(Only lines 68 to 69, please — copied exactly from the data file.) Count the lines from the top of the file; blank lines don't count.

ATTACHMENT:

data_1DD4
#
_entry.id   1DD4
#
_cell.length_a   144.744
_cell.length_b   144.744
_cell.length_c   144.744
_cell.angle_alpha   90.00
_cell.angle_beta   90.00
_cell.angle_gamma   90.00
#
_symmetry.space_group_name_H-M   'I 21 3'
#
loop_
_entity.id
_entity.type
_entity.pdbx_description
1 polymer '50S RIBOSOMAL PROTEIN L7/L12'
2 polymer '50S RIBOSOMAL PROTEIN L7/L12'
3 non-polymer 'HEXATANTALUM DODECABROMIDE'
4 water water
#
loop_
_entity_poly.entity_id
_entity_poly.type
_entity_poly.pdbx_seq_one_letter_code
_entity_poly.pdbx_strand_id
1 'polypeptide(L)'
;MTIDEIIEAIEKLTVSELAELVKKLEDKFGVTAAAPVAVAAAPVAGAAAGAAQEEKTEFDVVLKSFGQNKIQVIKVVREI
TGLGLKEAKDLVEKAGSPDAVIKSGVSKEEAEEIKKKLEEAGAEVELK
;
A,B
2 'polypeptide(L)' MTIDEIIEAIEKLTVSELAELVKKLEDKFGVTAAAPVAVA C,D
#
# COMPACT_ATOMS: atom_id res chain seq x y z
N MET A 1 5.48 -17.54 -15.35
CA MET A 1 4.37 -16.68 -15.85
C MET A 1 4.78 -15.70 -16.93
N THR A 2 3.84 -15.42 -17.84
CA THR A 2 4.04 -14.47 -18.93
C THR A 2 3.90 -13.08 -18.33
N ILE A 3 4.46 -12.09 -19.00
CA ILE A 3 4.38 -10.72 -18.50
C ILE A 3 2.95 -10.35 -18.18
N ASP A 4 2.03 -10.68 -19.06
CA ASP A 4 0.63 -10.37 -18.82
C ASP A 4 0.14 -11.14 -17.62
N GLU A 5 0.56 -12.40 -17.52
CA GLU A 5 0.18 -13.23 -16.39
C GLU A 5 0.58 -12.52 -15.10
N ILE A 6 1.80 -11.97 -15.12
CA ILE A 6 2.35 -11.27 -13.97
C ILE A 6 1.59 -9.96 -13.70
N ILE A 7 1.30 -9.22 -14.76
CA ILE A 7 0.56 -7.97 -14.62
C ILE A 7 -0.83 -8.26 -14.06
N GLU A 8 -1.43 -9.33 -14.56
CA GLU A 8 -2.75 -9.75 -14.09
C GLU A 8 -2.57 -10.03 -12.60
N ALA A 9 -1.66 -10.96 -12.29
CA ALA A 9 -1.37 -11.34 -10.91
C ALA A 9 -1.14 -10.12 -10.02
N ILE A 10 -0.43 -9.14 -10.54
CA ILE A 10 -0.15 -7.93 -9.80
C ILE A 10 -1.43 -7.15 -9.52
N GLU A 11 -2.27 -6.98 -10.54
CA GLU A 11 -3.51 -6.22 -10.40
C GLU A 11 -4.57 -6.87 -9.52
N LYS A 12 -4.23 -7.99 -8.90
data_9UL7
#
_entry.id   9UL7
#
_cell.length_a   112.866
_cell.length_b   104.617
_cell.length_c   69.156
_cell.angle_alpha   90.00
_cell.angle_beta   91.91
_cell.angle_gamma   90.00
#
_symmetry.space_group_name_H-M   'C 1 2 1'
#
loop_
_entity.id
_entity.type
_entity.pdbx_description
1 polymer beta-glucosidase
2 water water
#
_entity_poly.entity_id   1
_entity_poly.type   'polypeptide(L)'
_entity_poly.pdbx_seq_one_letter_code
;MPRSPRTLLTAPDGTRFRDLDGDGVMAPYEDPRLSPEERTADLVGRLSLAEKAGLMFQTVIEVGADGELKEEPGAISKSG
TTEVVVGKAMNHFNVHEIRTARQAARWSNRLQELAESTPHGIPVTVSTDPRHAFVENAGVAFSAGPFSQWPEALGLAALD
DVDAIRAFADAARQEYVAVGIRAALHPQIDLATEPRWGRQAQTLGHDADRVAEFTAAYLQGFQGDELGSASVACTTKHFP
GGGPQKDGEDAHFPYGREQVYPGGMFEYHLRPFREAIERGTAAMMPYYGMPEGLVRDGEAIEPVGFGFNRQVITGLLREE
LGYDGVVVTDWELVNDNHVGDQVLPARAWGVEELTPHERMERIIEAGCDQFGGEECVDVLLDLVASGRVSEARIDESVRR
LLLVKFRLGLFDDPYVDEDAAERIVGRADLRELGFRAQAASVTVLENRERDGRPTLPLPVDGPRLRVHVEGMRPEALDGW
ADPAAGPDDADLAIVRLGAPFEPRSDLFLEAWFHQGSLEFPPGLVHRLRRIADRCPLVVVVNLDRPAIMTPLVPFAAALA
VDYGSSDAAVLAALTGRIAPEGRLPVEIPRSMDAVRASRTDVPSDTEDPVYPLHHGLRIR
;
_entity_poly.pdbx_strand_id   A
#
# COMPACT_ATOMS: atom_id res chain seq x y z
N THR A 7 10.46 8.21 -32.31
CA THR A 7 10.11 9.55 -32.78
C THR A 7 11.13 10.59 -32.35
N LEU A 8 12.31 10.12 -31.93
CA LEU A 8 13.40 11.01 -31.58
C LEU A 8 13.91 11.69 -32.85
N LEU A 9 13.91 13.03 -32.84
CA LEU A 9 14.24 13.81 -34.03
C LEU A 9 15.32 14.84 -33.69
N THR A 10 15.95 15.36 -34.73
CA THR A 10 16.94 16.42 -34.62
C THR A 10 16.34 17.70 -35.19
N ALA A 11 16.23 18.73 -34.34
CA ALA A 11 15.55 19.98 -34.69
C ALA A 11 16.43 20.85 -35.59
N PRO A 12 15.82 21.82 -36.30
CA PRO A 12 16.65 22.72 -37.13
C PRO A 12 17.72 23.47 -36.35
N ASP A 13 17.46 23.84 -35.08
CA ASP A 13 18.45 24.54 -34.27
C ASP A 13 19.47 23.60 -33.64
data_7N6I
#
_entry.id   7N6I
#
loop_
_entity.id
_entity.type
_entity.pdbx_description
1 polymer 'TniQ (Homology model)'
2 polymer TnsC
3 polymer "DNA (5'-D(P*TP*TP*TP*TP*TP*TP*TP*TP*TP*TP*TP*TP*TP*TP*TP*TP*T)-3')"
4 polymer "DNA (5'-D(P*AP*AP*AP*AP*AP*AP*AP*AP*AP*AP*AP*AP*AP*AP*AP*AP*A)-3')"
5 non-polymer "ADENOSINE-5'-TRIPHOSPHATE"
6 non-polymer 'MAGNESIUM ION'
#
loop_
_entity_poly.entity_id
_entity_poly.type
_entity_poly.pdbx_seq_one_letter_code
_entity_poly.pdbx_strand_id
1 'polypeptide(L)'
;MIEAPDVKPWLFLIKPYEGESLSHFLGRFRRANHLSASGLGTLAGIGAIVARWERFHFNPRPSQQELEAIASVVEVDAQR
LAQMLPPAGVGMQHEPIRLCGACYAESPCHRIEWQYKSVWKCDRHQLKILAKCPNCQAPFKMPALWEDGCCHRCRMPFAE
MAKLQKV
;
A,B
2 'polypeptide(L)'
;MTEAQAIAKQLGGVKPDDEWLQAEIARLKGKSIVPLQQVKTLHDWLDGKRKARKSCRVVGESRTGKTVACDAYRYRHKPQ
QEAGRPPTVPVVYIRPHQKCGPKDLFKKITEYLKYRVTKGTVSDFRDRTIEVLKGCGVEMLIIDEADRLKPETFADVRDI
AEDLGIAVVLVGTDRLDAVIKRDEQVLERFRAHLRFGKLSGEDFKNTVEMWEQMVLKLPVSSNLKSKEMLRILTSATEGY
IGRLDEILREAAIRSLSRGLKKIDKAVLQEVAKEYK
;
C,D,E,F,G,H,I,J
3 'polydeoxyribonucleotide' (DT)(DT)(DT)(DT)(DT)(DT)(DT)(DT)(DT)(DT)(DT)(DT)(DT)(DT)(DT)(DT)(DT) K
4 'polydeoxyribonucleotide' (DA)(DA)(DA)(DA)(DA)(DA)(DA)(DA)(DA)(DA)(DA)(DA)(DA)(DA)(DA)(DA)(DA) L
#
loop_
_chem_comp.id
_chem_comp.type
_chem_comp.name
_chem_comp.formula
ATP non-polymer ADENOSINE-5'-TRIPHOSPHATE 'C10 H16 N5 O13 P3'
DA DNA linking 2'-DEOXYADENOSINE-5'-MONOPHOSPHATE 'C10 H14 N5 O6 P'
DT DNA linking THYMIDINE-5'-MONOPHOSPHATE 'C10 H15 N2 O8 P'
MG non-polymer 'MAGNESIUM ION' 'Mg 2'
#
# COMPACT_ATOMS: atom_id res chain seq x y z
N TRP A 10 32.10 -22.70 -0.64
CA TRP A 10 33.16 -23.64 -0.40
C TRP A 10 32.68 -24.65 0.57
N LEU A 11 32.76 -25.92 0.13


C GLU A 11 -4.57 -6.87 -9.52
N LYS A 12 -4.23 -7.99 -8.90